"The Monopolists" is here! You can purchase it from...
Don't miss the book excerpt from the Sunday New York Times. Mary's musings about the game can also be found at Deadspin, Medium, The Street.com, Smithsonian, Quartz, Curbed and Biography.com. She's talked about the game on MSNBC, the BBC and NPR and played a game with the New Yorker.
What smart people are saying about it:
"[A] fascinating history . . . The Monopolists lucidly weaves together a multifaceted story . . . [It] builds to an intense pitch - while highlighting several fundamental issues of capitalism. —Los Angeles Times
"Highly entertaining . . . Like Monopoly itself, the book unfolds in interesting directions, probing into lost Quaker communities, the early history of Atlantic City, and how a game originally invented to critique capitalism became its most diverting simulacrum." —Boston Globe
"A legal, corporate and intellectual whodunit . . .The tale, like the game, becomes a parable for American capitalism, with powerful players stamping out competitors and fortunes being made or destroyed at the roll of the dice . . . anyone who grew up playing Monopoly will have a hard time resisting The Monopolists. "—Washington Post
"In The Monopolists, Ms. Pilon not only tells the strange and at times tragic story of the evolution of America’s favorite board game—she also takes us on a jaunt through turn-of-the-century America, where we learn about such far-flung things as the origins of the price tag, the founding of Atlantic City, and the fact that one of the most coveted addresses in the game was home to some of the earliest gay bars in America. This is a must read for anyone who loves the game, and really, who doesn’t?" —Erik Larson, author of Devil in the White City and In the Garden of Beasts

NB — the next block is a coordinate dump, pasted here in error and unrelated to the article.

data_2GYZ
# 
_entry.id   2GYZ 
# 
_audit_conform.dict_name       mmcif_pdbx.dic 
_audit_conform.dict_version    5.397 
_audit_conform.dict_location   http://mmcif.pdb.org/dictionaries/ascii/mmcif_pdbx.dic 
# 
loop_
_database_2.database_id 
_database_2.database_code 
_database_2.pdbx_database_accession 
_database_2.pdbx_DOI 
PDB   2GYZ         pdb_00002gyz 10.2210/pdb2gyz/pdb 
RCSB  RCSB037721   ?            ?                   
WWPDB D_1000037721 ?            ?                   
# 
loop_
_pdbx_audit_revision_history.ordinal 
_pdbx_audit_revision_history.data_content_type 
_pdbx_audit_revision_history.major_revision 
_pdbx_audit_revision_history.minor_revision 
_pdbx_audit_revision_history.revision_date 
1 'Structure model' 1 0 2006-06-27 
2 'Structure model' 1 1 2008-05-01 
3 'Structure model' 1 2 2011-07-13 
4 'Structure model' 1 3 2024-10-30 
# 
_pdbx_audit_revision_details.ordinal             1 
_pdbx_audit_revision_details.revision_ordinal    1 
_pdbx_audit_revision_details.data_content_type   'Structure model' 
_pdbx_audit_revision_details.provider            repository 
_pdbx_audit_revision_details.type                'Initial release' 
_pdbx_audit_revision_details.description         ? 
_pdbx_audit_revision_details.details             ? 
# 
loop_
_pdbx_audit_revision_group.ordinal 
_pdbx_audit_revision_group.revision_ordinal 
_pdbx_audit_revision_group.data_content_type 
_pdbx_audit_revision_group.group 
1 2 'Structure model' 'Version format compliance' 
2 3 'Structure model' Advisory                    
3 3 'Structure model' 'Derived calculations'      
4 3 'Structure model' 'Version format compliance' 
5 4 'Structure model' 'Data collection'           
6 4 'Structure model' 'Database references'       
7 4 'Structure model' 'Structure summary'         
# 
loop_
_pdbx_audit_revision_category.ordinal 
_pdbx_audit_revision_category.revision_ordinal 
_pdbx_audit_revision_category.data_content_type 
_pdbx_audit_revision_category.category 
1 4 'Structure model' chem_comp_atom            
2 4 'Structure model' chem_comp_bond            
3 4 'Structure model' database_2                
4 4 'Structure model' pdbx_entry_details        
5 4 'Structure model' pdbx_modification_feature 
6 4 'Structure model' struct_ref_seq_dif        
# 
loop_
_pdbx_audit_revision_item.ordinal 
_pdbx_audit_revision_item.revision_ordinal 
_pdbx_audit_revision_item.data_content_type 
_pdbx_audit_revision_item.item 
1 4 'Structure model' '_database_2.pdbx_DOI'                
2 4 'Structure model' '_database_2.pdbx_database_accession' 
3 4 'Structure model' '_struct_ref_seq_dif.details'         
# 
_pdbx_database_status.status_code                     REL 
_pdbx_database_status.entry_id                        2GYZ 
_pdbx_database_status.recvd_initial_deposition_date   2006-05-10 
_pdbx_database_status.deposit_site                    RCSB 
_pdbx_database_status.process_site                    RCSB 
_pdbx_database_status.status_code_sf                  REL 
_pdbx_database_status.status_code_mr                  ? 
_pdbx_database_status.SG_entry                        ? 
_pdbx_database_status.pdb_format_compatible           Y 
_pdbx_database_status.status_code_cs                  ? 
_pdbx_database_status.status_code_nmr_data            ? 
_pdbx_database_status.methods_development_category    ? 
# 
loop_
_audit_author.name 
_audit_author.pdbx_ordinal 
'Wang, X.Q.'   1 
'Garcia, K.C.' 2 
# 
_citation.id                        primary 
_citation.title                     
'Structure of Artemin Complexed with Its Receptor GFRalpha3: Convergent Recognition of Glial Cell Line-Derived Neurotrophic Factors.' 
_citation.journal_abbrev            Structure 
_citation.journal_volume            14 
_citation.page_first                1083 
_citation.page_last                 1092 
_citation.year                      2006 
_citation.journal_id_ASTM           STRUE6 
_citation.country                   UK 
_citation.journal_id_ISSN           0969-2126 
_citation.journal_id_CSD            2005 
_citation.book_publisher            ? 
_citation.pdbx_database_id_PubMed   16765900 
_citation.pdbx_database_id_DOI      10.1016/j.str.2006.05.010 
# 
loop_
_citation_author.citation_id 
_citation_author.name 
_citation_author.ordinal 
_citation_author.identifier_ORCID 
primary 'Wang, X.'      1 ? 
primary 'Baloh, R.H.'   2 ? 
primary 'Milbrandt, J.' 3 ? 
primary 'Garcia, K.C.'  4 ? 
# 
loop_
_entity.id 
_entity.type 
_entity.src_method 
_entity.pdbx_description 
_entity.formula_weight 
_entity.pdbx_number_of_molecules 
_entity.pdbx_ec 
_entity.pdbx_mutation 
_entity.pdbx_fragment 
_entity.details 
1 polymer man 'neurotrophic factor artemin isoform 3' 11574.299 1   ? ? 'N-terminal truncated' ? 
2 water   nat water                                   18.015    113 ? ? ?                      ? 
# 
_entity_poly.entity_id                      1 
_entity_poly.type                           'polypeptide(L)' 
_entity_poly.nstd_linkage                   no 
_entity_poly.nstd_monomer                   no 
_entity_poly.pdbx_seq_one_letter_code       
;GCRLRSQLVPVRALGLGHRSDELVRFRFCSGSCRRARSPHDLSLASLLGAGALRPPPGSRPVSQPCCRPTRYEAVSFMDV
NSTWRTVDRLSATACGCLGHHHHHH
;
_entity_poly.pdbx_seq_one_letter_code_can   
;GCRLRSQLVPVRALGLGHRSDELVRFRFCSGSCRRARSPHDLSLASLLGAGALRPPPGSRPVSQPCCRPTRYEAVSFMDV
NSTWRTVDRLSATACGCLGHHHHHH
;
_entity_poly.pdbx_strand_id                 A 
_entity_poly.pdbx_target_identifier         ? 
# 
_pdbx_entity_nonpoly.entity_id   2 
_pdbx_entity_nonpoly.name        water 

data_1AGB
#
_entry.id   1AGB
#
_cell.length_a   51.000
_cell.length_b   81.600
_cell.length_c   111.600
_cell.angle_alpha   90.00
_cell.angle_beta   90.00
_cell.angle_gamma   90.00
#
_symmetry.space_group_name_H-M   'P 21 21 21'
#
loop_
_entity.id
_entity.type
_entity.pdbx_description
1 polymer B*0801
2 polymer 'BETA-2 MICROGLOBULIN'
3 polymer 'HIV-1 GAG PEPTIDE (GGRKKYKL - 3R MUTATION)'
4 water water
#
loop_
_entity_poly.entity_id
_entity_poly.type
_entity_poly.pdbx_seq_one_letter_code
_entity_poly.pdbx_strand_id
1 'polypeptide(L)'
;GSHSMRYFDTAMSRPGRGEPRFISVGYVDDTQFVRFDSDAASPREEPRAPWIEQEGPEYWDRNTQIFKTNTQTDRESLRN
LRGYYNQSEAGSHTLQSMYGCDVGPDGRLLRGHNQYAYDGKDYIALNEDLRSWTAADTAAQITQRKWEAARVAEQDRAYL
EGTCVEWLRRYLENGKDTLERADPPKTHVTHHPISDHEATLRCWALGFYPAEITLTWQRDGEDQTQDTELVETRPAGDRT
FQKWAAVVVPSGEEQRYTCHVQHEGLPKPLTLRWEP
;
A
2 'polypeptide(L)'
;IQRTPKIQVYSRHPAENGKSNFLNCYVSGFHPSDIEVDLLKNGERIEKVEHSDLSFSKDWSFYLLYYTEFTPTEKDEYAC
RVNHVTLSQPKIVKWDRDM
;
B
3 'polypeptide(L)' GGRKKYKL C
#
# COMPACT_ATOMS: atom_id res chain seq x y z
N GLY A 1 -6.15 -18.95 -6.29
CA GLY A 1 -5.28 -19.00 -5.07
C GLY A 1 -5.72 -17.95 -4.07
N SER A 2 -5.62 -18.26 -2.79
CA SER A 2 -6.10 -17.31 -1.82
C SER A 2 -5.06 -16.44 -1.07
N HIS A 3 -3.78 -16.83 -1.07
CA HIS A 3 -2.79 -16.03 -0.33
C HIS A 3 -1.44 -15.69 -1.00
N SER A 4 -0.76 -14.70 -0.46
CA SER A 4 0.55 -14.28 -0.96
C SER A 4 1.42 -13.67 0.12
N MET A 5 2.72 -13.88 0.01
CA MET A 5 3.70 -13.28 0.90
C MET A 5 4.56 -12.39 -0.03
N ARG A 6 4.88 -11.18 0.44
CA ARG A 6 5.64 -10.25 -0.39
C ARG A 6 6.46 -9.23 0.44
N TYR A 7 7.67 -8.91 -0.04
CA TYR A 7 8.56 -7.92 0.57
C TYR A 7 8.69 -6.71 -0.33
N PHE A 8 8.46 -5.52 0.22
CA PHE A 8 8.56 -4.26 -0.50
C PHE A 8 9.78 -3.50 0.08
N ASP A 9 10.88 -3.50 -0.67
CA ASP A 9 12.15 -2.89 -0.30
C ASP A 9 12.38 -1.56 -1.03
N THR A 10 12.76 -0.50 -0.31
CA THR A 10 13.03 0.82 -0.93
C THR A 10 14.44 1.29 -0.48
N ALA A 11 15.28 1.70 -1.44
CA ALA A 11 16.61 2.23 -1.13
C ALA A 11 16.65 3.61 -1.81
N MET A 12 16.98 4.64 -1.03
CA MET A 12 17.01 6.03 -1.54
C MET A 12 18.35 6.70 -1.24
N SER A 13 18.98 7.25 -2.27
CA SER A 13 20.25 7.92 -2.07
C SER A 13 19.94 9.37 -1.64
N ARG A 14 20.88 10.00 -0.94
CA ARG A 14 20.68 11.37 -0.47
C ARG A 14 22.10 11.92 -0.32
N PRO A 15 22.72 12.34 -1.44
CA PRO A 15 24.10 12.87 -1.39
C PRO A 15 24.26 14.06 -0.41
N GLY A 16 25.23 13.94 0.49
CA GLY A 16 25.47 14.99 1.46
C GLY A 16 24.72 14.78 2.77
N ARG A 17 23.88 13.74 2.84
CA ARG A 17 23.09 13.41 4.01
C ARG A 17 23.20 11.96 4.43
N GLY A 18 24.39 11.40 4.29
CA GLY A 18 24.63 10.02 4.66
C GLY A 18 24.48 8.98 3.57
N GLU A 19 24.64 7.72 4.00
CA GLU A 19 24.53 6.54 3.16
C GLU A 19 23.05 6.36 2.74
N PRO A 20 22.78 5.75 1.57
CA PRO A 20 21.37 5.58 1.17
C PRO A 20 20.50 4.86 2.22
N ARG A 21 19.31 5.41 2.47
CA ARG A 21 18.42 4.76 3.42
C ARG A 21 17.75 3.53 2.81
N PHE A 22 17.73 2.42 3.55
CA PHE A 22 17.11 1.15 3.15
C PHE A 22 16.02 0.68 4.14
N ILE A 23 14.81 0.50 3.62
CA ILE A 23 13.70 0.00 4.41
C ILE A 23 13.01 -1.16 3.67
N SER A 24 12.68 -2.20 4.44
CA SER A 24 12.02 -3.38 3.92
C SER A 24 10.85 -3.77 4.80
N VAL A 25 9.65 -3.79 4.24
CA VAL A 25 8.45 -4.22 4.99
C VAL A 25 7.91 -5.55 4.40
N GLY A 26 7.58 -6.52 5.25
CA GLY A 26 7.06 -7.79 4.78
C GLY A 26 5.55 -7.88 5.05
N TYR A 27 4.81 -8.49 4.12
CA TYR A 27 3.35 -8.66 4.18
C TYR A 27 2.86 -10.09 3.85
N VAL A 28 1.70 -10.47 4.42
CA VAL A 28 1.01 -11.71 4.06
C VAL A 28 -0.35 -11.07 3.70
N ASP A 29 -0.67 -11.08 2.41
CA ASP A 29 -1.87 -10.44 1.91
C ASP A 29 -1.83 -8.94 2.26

"What enormous fun this book is! Clever, engaging, finely crafted, and endlessly surprising—and revealing in passing much about the ghastliness of American corporate greed. Much like the game itself, indeed." —Simon Winchester, author of The Professor and the Madman (and many other bestselling books)
"Mary Pilon has discovered an enthralling story behind Monopoly, as much a history of our country as of its favorite game. She writes with the assurance and energy of a historian who knows she has struck gold." —Gay Talese
"America’s toy chest is stuffed with games whose origins belie their shiny packaging and family-fun marketing—none more than Monopoly. Mary Pilon’s page-turning narrative unravels the innocent beginnings, the corporate shenanigans, and the big lie at the center of this iconic boxed board game." —Stefan Fatsis, author of Word Freak: Heartbreak, Triumph, Genius, and Obsession in the World of Competitive Scrabble Players
"Thanks to Mary Pilon's meticulous reporting and mellifluous prose, we now know the real story of the corporate greed and relentless cover-up that scars Monopoly, one of the most beloved and successful board games of all time. Finally, the truth is out." —William D. Cohan, author of The Last Tycoons
"Dry concepts such as brand identity and copyright are deftly woven to create a compelling and seamless story that many readers will find more entertaining than the game itself." —Publisher' Weekly (starred review)
"The book abounds with interesting tidbits for boardgame buffs but treats its subject seriously. After reading The Monopolists—part parable on the perils facing inventors, part legal odyssey, and part detective story—you’ll never look at spry Mr. Monopoly in the same way again." —Booklist
"Pilon invests this surprisingly contentious chronicle with a dynamic mix of journalistic knowledge and subtle wit . . . A fascinating, appealingly written history of an iconic American amusement." —Kirkus Reviews
Read more: Harvard Business Review, Slate, the L.A. Times, New York Post, the Financial Times, the Daily News, Christian Science Monitor, the Toronto Star, the New Republic, the Daily Beast, TheStreet.com, the Boston Globe, Mental Floss and Investing. And it's an Amazon and Flavorwire selection for Feb!
(Then, there's the 2009 Wall Street Journal article about Ralph Anspach and his epic battle, this 2013 NY Times Sunday Review piece about the evolution of the game or about how you're playing it incorrectly.)